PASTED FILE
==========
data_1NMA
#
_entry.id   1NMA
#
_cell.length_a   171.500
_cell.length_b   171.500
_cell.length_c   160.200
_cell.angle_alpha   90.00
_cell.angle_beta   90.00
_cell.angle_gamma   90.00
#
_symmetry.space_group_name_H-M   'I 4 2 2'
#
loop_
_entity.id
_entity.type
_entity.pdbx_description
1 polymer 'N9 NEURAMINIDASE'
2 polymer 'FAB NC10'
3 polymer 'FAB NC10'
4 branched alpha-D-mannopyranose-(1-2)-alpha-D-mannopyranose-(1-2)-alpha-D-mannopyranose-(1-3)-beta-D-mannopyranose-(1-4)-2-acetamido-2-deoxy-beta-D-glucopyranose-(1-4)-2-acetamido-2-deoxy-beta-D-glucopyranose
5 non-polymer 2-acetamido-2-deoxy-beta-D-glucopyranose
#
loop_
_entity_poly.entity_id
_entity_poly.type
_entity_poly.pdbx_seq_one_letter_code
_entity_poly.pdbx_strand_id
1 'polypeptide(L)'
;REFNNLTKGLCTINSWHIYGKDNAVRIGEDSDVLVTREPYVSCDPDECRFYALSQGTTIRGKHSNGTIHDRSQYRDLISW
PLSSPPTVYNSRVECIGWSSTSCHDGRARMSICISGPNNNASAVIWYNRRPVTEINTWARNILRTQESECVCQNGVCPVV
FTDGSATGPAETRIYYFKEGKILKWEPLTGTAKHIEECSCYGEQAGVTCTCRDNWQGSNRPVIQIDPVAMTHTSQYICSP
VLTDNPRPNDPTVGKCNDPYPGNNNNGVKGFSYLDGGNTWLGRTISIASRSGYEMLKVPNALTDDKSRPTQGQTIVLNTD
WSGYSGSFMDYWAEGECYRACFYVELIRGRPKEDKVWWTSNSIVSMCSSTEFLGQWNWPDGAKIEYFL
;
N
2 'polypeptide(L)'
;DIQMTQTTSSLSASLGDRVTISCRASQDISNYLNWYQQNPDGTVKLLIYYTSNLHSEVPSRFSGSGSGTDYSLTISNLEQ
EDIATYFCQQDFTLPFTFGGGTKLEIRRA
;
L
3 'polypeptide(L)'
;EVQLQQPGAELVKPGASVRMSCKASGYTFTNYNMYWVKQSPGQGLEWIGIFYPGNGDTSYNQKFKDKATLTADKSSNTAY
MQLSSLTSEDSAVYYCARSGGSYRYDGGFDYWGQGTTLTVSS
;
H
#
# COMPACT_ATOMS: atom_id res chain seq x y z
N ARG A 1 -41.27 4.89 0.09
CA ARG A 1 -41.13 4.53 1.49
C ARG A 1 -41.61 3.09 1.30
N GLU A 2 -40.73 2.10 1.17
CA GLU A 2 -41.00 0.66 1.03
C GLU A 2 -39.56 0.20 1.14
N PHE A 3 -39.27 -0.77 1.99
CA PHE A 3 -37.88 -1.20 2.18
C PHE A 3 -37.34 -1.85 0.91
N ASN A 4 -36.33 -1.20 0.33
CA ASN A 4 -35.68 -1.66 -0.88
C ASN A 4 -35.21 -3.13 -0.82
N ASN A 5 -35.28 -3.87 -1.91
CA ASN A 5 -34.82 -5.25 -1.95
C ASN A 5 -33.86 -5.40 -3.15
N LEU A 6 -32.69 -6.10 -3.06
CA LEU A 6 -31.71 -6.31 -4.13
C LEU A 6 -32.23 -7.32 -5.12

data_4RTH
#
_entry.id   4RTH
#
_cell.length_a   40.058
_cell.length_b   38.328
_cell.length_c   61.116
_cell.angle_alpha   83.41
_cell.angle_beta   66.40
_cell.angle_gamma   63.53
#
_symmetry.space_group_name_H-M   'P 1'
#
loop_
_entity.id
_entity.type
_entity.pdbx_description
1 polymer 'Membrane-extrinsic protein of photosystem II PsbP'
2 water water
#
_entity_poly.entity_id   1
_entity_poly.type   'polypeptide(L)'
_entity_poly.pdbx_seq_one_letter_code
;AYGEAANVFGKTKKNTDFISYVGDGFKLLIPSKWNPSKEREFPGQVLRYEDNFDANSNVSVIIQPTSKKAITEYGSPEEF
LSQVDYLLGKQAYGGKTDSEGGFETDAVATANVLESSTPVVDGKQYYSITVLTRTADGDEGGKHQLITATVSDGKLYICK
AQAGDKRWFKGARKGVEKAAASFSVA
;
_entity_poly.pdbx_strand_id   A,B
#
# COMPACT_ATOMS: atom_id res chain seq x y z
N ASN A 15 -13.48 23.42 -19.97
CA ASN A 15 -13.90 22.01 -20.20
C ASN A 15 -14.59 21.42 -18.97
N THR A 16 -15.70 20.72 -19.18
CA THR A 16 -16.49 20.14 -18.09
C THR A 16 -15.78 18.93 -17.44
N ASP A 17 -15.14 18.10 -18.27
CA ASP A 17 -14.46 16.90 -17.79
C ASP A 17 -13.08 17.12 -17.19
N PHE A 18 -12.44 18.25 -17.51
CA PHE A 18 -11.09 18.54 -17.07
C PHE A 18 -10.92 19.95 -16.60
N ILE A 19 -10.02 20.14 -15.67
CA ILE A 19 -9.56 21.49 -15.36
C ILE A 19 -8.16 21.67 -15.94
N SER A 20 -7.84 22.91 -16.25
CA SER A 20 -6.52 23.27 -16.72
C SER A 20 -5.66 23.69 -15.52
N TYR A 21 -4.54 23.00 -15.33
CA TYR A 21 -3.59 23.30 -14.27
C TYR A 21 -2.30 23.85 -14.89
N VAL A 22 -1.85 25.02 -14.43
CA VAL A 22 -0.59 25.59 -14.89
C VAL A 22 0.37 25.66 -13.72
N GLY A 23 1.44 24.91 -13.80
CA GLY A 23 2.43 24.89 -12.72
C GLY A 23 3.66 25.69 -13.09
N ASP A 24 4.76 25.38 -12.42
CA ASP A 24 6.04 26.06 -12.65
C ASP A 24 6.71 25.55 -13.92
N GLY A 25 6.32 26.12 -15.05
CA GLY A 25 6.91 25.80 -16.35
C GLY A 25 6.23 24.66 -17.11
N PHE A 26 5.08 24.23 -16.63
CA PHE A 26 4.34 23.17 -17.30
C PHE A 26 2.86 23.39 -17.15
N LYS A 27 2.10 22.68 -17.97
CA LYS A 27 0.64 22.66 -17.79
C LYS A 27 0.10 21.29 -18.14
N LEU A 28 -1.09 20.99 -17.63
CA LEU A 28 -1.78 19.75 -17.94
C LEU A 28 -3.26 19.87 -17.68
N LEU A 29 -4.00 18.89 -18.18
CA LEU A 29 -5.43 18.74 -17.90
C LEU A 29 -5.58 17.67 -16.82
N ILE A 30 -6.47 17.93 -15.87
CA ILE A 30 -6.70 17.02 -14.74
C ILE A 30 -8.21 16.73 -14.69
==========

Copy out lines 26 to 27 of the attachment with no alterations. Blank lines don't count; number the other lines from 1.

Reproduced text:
_entity_poly.type
_entity_poly.pdbx_seq_one_letter_code